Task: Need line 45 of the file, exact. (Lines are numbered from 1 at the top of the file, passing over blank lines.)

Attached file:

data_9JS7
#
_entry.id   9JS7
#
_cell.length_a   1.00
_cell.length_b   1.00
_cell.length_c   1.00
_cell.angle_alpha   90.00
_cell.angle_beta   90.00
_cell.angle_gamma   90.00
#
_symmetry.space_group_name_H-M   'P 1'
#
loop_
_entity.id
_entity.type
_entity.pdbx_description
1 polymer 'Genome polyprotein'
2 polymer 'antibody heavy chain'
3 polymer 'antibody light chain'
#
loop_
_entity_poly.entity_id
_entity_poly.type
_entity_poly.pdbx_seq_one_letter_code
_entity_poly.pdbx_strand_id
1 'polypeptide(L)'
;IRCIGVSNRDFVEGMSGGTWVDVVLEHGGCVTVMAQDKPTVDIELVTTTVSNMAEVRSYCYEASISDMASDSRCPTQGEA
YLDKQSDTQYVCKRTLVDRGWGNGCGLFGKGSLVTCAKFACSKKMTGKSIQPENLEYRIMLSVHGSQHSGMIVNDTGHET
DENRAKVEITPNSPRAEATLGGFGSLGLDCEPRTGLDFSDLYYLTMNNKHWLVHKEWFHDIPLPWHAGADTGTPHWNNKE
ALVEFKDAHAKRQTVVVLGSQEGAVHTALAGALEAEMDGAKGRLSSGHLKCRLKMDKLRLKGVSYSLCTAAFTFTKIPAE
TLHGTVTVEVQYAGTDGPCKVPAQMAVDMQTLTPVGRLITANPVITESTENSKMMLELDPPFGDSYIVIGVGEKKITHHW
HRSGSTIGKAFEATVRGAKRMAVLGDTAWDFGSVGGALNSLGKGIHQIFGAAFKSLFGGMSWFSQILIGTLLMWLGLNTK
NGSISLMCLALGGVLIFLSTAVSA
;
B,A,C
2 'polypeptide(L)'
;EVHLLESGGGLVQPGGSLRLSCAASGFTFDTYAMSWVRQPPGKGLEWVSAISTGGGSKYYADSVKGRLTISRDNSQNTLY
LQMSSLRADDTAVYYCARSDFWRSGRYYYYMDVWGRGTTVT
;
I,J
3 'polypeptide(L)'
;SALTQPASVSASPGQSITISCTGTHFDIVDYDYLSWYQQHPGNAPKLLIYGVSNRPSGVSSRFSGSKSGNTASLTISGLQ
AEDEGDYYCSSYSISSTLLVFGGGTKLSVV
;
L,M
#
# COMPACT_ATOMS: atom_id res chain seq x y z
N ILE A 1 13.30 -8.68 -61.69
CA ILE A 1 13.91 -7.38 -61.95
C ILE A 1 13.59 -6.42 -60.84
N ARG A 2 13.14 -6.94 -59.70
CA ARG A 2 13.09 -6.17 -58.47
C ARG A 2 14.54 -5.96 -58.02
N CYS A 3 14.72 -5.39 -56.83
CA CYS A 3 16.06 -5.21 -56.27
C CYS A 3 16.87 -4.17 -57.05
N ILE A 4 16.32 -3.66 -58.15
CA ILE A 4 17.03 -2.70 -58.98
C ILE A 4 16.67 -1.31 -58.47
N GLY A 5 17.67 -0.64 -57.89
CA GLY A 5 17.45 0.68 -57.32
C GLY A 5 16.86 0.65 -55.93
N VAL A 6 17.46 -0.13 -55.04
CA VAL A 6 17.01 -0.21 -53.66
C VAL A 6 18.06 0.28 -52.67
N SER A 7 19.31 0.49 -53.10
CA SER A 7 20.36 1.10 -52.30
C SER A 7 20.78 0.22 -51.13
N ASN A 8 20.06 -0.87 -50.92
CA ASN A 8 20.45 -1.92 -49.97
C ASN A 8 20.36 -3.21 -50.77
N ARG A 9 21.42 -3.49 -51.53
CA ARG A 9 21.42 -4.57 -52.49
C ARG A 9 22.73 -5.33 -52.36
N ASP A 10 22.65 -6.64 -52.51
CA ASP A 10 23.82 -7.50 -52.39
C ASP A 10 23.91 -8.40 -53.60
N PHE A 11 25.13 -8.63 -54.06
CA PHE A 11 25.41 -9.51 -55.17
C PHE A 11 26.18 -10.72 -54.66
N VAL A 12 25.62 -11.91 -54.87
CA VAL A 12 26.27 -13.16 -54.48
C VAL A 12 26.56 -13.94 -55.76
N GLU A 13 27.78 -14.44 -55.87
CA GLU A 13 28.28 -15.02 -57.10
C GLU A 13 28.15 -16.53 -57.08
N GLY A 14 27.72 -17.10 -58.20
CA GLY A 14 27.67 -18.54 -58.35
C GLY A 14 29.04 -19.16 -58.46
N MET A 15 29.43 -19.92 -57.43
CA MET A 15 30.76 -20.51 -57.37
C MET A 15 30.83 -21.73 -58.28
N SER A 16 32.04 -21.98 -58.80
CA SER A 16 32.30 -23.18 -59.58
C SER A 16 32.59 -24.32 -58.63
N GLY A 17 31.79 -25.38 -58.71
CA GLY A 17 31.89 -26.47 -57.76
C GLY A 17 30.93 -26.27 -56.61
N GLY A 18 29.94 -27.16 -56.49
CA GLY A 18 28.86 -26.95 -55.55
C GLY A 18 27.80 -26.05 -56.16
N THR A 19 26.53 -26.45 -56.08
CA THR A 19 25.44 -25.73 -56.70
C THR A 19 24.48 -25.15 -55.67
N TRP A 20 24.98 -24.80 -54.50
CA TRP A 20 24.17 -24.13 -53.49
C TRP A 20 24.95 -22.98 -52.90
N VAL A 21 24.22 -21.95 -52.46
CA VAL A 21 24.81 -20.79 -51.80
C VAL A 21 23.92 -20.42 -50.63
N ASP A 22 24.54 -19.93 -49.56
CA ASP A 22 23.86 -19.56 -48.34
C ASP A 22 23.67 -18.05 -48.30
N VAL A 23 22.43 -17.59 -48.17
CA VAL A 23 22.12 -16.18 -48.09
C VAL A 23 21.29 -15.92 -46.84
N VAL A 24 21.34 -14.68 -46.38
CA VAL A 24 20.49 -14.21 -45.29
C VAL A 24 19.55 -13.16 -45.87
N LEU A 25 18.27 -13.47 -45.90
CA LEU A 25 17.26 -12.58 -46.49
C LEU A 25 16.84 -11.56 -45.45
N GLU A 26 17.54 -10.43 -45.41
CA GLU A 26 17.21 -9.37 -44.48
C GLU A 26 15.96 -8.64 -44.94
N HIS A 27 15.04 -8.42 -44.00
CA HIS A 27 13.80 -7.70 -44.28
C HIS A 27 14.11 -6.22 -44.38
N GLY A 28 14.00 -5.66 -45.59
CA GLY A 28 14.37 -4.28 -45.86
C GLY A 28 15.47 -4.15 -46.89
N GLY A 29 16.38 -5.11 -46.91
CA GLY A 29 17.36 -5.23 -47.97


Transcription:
;